The canonical correlation analysis (CCA) forecast
of SST in the central Pacific (Barnett et al. 1988, Science, 241, 192-196;
Barnston and Ropelewski 1992, J. Climate, 5, 1316-1345), is shown in Figs.
F1 and F2. This forecast is produced
routinely by the Prediction Branch of the Climate Prediction Center. The predictions from
the National Centers for Environmental Prediction (NCEP) coupled ocean/atmosphere model
(Ji et al. 1998, Mon. Wea. Rev, 126, 1022-1034) are presented in Figs. F3 and F4a, F4b.
Predictions from the latest version of the LDEO model (Chen, D., M. A. Cane, S. E. Zebiak,
Rafael Canizares and A. Kaplan, 2000, Geophys. Res. Let., accepted) are shown in Figs.
F5 and F6. Predictions using linear
inverse modeling (Penland and Magorian 1993, J. Climate, 6, 1067-1076) are
shown in Figs. F7 and F8.
Predictions from the Scripps / Max Planck Institute (MPI) hybrid coupled model (Barnett et
al. 1993, J. Climate, 6, 1545-1566) are shown in Fig. F9.
Predictions from the ENSO-CLIPER statistical model (Knaff, J. A. and C. W. Landsea
1997, Wea. Forecasting, 12, 633-652) are shown in Fig. F10.
The CPC and the contributors to the Forecast
Forum caution potential users of this predictive information that they can expect only
Based on the observed oceanic and atmospheric circulation patterns and their recent
evolution, the SST predictions, and the time of year, it seems likely that warm-episode
(El Niño) conditions will develop in the tropical Pacific during
the next 3 months and persist during the remainder of 2002.
The evolution towards warm-episode conditions in the tropical Pacific continued during
February 2002. Warmer-than-normal sea surface (Fig. T9) and
subsurface (Fig. T15) temperatures developed across the
equatorial Pacific during the month. By late in the month equatorial SST anomalies
exceeded +1°C in the vicinity of the date line (Fig. T18) and in the extreme eastern equatorial Pacific near
the South American coast. The warming of surface and subsurface waters along the South
American coast was due to the arrival of an oceanic Kelvin wave that has been propagating
eastward from the central equatorial Pacific since mid-December. The Kelvin wave
contributed to a substantial deepening of the oceanic thermocline from the dateline
eastward to the South American coast during January and February 2002 (Fig. T15). These conditions are often observed in the early
stages of El Niño.
Atmospheric indices are giving mixed signals concerning the evolution toward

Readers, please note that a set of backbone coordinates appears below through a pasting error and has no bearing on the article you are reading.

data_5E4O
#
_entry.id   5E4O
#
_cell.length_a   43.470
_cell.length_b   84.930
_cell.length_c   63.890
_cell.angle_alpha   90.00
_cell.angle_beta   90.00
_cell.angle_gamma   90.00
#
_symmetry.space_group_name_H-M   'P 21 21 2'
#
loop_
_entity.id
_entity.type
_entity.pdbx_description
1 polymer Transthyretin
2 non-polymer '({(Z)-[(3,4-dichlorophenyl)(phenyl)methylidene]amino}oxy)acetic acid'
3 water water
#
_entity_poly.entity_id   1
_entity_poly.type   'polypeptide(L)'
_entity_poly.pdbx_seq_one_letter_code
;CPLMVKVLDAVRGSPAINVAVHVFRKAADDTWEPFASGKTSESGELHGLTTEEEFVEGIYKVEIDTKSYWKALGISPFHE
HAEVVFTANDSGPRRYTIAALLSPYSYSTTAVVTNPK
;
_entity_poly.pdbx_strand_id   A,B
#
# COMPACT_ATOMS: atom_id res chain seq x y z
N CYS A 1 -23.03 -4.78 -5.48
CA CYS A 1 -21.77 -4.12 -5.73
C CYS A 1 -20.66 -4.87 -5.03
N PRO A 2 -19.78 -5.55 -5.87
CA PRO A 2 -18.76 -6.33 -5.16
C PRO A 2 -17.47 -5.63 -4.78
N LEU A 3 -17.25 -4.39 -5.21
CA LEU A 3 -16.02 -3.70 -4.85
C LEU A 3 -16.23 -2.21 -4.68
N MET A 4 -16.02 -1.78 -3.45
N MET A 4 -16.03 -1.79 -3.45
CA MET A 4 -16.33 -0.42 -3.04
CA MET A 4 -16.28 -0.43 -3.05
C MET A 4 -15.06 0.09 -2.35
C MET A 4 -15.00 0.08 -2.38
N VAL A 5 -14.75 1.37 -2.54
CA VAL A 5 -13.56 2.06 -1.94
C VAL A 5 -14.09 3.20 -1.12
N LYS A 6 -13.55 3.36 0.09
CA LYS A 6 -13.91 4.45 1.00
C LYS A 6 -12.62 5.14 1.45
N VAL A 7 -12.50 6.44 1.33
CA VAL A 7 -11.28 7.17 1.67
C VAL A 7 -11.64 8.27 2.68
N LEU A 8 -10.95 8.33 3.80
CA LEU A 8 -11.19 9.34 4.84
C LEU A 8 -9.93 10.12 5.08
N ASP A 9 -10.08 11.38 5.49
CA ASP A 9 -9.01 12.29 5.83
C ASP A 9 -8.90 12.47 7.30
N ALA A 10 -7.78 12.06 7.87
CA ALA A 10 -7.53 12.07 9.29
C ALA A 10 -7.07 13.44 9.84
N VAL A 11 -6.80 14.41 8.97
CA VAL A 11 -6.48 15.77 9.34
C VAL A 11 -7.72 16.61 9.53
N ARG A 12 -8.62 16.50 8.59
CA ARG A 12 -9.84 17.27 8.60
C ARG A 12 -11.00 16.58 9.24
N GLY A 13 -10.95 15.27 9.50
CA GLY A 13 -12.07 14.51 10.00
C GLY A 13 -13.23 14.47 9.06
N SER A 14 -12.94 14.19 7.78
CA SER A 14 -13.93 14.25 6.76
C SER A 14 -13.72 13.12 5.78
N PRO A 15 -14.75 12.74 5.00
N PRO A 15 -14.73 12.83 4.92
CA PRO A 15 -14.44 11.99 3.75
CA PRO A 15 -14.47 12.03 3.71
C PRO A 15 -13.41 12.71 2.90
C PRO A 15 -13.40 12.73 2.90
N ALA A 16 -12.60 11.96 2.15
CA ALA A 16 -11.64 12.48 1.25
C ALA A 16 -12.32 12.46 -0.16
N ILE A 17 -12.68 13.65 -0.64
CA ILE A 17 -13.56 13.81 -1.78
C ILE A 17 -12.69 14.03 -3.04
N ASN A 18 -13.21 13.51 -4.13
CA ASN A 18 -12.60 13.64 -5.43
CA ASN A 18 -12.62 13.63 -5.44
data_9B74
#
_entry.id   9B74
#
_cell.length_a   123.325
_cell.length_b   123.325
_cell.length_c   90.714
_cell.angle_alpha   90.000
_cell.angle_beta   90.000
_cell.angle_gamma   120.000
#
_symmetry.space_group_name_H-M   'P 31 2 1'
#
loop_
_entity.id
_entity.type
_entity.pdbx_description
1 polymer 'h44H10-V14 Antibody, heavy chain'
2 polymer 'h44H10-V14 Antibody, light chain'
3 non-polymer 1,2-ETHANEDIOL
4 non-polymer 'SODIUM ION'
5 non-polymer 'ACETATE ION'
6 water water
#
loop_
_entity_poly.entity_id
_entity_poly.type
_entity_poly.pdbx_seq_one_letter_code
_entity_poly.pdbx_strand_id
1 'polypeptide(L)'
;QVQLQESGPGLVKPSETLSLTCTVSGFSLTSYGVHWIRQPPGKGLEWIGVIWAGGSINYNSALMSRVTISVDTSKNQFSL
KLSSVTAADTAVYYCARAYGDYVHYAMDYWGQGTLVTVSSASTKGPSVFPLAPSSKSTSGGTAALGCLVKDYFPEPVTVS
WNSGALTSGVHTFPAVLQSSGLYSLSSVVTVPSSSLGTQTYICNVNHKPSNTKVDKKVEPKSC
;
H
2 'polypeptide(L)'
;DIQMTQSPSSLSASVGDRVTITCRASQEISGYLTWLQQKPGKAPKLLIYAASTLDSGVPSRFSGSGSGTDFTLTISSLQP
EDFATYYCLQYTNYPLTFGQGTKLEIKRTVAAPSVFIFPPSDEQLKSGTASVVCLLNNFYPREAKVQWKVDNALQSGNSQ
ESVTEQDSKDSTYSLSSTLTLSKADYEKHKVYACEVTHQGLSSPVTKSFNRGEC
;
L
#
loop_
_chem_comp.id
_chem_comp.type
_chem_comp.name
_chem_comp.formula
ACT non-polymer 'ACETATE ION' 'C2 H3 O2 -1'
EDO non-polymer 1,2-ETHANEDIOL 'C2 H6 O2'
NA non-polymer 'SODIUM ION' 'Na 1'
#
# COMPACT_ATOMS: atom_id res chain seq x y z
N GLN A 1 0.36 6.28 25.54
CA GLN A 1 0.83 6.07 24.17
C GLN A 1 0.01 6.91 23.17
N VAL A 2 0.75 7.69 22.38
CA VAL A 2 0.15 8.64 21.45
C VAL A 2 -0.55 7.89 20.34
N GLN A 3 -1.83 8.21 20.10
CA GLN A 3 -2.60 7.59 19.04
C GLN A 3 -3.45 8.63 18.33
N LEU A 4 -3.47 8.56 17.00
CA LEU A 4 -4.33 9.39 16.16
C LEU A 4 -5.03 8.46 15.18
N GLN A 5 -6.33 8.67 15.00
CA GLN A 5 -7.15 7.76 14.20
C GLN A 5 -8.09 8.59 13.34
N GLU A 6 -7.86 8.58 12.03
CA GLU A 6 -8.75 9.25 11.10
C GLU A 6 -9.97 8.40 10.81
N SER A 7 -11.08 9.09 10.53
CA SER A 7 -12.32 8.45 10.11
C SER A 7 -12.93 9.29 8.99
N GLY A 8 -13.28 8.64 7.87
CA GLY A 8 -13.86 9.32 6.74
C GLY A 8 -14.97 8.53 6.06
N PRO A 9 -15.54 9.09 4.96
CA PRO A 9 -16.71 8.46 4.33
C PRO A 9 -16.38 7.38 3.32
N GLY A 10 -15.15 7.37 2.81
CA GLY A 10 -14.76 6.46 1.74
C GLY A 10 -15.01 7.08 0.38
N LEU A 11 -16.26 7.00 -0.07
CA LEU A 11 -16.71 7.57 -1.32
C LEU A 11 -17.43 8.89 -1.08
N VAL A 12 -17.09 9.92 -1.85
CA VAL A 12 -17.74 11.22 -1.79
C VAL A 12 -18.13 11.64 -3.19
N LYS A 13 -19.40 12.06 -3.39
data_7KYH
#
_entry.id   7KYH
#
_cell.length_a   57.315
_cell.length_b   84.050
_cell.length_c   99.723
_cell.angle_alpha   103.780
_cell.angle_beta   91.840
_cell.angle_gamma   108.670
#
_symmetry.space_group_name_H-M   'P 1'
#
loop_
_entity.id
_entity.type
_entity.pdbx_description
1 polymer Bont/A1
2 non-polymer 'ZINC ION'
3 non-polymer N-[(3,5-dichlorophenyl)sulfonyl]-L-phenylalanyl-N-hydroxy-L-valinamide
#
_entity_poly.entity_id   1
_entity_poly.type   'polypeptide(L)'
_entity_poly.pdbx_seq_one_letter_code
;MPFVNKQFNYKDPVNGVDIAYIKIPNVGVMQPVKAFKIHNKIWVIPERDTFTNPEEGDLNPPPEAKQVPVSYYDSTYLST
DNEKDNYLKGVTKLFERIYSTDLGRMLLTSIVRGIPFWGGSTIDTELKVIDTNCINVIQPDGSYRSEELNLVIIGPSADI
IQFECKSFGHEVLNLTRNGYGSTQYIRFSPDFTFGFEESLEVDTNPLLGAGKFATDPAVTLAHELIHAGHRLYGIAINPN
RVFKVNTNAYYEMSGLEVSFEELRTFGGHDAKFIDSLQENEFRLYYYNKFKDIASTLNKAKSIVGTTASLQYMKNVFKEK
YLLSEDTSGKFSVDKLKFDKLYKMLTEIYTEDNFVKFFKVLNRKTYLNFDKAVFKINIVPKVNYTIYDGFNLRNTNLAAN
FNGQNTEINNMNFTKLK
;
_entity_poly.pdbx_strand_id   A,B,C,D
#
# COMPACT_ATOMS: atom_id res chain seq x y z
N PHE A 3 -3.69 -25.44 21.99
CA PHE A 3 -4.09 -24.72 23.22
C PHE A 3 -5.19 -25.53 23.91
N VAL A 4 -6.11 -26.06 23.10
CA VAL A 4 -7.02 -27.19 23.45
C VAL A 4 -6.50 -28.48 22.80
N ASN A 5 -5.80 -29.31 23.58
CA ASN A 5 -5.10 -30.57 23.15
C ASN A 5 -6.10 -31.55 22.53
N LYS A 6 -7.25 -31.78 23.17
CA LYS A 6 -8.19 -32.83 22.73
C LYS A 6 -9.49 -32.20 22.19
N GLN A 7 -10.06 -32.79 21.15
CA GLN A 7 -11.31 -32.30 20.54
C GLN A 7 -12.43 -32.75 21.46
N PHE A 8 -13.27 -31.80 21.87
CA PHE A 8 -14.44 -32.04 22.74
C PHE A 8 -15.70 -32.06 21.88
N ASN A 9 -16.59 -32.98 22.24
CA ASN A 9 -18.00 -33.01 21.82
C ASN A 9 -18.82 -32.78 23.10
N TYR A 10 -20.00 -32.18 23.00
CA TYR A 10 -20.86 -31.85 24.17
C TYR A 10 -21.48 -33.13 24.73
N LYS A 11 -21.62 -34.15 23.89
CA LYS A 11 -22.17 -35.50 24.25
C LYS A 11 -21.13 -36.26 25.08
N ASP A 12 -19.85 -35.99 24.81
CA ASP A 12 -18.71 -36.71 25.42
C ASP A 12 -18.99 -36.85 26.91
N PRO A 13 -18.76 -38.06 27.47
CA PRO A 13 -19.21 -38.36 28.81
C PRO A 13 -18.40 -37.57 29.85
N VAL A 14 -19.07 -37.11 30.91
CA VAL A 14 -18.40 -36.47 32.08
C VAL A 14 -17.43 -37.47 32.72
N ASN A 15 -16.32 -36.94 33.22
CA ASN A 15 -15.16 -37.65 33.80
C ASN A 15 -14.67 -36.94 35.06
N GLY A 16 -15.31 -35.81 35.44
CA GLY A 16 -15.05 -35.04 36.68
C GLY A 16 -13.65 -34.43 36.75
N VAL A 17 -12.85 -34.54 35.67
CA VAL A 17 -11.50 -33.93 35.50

warm-episode (El Niño/ Southern Oscillation - ENSO) conditions (Table T1). Those indices not yet supporting a developing El
Niño include the Southern Oscillation Index (Tahiti-Darwin
SOI), the low-level easterlies over the central equatorial Pacific, and the
upper-tropospheric (200-hPa) winds. In contrast, enhanced rainfall has been observed over
the tropical west-central Pacific, from Papua New Guinea eastward to the date line (180°W) since the beginning of 2002 (Figs. T11, T25), and in late February
enhanced rainfall also developed over the warmer-than-normal waters between the west coast
of South America and the Galapagos Islands. These features reflect the warming in the sea
surface temperatures, and are possibly the first atmospheric effects of a developing El Niño.
The latest statistical and coupled model predictions (Figs. F1,
F2, F3, F4, F5, F6, F7, F8, F9, F10)
show a spread from slightly cooler-than-normal conditions to moderate warm-episode
conditions during the remainder of 2002. The coupled models and some statistical
techniques that incorporate subsurface oceanic conditions indicate a slow evolution to
weak or moderate warm-episode (El Niño) conditions during the next several months. Other
techniques indicate that conditions will remain near normal or even return to slightly
colder than normal for the remainder of 2002. The recent evolution in oceanic conditions
supports the forecasts of a continued evolution toward El Niño.
Weekly updates of SST, 850-hPa wind, OLR, and
the equatorial subsurface temperature structure are available on the Climate Prediction
Center homepage at: http://www.cpc.ncep.noaa.gov (Weekly Update).